The sumptuous 1930s art deco style of the Silver Sandal, the nightclub, is captured in all its glittering splendor. It’s the perfect setting for the dramatic “Never Gonna Dance” number, where Penny has decided to marry Ricky so Lucky can be free to marry Margaret. While “Let’s Face the Music and Dance” number in “Follow the Fleet” is boldly dramatic, it’s also a stage piece within the film, a self-contained number. “Never Gonna Dance” takes that drama but applies it to the film’s plot. The result is a dance filled with emotion as Lucky tries to keep Penny. The duo starts on the dance floor but cascades up the stairs to a platform, when Penny finally departs. So many takes were done of this number that Rogers’ feet reportedly were bleeding through her shoes, but she nailed it on the last take.
The other great number occurs just before this one, and it’s Astaire’s requisite. Lucky is paying tribute to Bill Bojangles Robinson. While Fred in blackface is not acceptable today, it’s clear Astaire was paying tribute to the great Robinson is as sincere way as possible, and the style of the dance perfectly captures Robinson’s. Astaire dancing in front of a screen showing silhouettes of himself was groundbreaking at the time.
But Stevens also seems a bit off with some of his touches. For example, the opening gag with Lucky’s tuxedo pants seems to go on and on. The lovely “The Way You Look Tonight,” with Lucky singing to Penny, who is giving way from anger to affection, should have been a touching moment. Instead, Penny has been washing her hair, and while Stevens captures her glowingly listening to Lucky sing the song, the number ends with the gag of Lucky turning around and reacting to Penny’s head covered with shampoo. The magic of this love song is broken by a misplaced gag.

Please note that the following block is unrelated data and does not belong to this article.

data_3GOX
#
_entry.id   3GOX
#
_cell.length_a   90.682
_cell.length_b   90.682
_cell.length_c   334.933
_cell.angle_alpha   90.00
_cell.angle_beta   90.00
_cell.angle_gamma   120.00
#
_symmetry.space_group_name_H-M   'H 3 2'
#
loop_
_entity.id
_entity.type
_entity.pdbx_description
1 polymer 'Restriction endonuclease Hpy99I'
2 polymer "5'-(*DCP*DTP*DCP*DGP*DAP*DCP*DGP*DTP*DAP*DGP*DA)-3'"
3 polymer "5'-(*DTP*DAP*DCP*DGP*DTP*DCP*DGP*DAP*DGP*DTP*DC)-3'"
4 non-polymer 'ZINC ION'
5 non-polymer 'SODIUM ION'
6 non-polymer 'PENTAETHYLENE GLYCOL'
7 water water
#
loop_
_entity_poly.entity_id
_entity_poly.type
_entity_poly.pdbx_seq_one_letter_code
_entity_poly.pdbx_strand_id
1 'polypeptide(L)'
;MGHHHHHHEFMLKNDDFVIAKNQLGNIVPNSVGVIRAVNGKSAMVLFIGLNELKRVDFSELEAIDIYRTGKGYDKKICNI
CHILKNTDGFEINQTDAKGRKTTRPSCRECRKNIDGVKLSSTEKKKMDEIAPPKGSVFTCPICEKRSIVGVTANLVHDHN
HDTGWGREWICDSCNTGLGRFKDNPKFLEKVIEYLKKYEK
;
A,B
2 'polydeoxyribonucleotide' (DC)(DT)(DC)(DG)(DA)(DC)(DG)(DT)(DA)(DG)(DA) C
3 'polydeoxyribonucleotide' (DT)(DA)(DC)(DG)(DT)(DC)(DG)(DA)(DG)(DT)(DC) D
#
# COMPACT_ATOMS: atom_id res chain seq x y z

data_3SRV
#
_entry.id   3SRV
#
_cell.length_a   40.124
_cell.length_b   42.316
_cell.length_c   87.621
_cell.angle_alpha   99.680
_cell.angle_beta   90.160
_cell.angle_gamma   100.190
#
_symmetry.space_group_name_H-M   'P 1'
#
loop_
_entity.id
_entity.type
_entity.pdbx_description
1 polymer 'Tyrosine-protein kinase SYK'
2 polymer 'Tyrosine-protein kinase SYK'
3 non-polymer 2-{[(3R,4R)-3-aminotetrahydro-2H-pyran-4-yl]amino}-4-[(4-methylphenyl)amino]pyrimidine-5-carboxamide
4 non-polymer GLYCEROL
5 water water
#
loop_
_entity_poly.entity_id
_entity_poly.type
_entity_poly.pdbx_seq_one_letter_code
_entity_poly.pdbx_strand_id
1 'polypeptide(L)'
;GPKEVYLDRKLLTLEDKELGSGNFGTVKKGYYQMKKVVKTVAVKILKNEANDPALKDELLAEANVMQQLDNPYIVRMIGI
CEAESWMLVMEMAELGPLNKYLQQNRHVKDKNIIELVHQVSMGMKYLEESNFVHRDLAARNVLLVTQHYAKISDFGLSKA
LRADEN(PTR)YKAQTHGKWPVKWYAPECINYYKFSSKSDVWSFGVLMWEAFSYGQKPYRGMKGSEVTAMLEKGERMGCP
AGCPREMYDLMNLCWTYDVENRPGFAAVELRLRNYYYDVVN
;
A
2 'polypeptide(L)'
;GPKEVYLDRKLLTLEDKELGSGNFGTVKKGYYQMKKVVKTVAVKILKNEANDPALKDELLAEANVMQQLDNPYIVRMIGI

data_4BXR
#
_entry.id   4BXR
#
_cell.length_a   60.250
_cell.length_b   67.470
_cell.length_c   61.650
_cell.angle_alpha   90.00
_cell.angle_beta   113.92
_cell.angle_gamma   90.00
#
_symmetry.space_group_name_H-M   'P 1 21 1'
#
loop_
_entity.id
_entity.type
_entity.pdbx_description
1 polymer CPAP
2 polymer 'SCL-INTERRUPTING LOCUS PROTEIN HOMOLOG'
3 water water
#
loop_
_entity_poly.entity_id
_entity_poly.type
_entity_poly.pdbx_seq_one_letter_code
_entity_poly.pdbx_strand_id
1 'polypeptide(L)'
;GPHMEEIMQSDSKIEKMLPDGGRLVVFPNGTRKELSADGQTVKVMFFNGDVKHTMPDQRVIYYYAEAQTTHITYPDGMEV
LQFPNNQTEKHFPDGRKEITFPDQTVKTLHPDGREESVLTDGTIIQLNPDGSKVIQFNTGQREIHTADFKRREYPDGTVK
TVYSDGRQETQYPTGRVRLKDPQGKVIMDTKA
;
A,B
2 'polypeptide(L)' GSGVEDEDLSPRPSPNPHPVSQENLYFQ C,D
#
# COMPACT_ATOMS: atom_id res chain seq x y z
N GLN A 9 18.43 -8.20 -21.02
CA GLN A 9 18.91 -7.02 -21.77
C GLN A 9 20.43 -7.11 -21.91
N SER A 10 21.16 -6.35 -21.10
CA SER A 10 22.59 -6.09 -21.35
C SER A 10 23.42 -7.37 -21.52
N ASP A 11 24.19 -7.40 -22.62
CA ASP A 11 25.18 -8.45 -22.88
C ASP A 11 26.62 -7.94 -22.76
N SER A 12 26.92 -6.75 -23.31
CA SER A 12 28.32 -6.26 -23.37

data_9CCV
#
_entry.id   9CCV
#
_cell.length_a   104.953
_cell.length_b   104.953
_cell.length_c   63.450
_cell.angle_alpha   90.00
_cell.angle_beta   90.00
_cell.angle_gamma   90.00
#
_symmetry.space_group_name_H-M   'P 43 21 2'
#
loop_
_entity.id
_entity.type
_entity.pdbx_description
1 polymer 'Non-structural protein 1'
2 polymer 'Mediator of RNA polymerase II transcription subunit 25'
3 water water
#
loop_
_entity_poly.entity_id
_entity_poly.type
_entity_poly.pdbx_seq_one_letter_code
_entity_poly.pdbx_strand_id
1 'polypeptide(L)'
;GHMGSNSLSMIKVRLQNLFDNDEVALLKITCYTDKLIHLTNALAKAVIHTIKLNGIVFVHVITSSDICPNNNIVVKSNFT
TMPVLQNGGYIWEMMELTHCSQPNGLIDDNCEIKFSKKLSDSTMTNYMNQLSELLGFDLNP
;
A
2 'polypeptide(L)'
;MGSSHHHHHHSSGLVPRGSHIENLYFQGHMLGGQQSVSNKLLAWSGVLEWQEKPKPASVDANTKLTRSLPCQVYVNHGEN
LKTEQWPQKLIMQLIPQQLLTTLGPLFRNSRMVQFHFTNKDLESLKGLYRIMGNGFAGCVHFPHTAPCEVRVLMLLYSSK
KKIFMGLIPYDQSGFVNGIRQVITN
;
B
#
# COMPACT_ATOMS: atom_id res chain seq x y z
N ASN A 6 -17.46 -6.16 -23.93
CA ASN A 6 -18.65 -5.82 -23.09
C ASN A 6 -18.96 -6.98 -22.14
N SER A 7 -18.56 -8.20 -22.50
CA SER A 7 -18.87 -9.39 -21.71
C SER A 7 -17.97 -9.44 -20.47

The ending, though, really rankles. For those who don’t want it spoiled, please jump ahead to the next paragraph. With Penny set to marry Ricky, I expected something more exciting that Margaret showing up and simply announcing she wasn’t going to marry Lucky. This is an easy out to the plot and a letdown for the audience, which is primed for some last-minute stroke of genius. You would expect Lucky, who is gambling throughout the film, to risk it all for Penny and somehow win her back in climactic, breathless fashion. Instead, after Margaret’s announcement, everyone gets a fit of the giggles, and it goes on and on, long after I stopped laughing. Another gag with pants falls flat, and suddenly Penny and Lucky are together and the film ends.
Thankfully, the cast is terrific as always. The supporting cast includes the wonderful Helen Broderick who play’s Penny’s pal Mabel, although it’s the equally fun Moore who has most of the supporting screen time. Blore isn’t around long, but just relish how deliciously he pronounces the name “Penny.” It’s elocution at its best. Only Metaxa seems rather drab as the two-dimensional bandleader Ricky.
“Swing Time” was a huge success upon its release, and Ginger considered this her favorite of the Fred/Ginger films, mainly because of the chance to work with George Stevens. The film also won an Oscar for Best Song for the lovely “The Way You Look Tonight.”
“Swing Time” is fun, the dance numbers brilliant, and everyone should make this a must. Just lower your expectations for the ending, and you’ll have a grand time.